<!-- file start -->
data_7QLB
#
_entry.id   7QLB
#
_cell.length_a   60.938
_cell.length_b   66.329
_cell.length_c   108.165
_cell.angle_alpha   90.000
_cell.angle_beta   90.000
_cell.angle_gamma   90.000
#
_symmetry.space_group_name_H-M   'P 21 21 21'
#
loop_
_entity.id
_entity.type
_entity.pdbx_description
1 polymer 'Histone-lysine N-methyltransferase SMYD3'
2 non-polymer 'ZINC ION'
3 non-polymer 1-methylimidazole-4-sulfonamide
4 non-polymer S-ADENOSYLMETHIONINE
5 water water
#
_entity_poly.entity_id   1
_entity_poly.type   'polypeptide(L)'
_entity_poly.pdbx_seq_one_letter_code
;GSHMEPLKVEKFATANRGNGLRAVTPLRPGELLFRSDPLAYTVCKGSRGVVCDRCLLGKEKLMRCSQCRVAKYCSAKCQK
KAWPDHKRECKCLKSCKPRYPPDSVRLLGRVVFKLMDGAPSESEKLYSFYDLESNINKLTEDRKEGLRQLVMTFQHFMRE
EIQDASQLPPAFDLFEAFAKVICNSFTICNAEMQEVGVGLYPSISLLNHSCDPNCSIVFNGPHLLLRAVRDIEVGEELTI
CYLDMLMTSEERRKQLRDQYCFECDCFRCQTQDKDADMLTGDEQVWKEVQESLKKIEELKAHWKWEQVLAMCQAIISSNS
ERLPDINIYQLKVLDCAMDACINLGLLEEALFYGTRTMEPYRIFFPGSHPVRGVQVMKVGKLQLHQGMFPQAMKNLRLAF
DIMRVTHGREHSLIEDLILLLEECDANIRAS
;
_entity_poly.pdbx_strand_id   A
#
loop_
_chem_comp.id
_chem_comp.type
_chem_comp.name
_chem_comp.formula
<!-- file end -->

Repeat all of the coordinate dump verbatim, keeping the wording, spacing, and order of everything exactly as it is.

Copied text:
data_7QLB
#
_entry.id   7QLB
#
_cell.length_a   60.938
_cell.length_b   66.329
_cell.length_c   108.165
_cell.angle_alpha   90.000
_cell.angle_beta   90.000
_cell.angle_gamma   90.000
#
_symmetry.space_group_name_H-M   'P 21 21 21'
#
loop_
_entity.id
_entity.type
_entity.pdbx_description
1 polymer 'Histone-lysine N-methyltransferase SMYD3'
2 non-polymer 'ZINC ION'
3 non-polymer 1-methylimidazole-4-sulfonamide
4 non-polymer S-ADENOSYLMETHIONINE
5 water water
#
_entity_poly.entity_id   1
_entity_poly.type   'polypeptide(L)'
_entity_poly.pdbx_seq_one_letter_code
;GSHMEPLKVEKFATANRGNGLRAVTPLRPGELLFRSDPLAYTVCKGSRGVVCDRCLLGKEKLMRCSQCRVAKYCSAKCQK
KAWPDHKRECKCLKSCKPRYPPDSVRLLGRVVFKLMDGAPSESEKLYSFYDLESNINKLTEDRKEGLRQLVMTFQHFMRE
EIQDASQLPPAFDLFEAFAKVICNSFTICNAEMQEVGVGLYPSISLLNHSCDPNCSIVFNGPHLLLRAVRDIEVGEELTI
CYLDMLMTSEERRKQLRDQYCFECDCFRCQTQDKDADMLTGDEQVWKEVQESLKKIEELKAHWKWEQVLAMCQAIISSNS
ERLPDINIYQLKVLDCAMDACINLGLLEEALFYGTRTMEPYRIFFPGSHPVRGVQVMKVGKLQLHQGMFPQAMKNLRLAF
DIMRVTHGREHSLIEDLILLLEECDANIRAS
;
_entity_poly.pdbx_strand_id   A
#
loop_
_chem_comp.id
_chem_comp.type
_chem_comp.name
_chem_comp.formula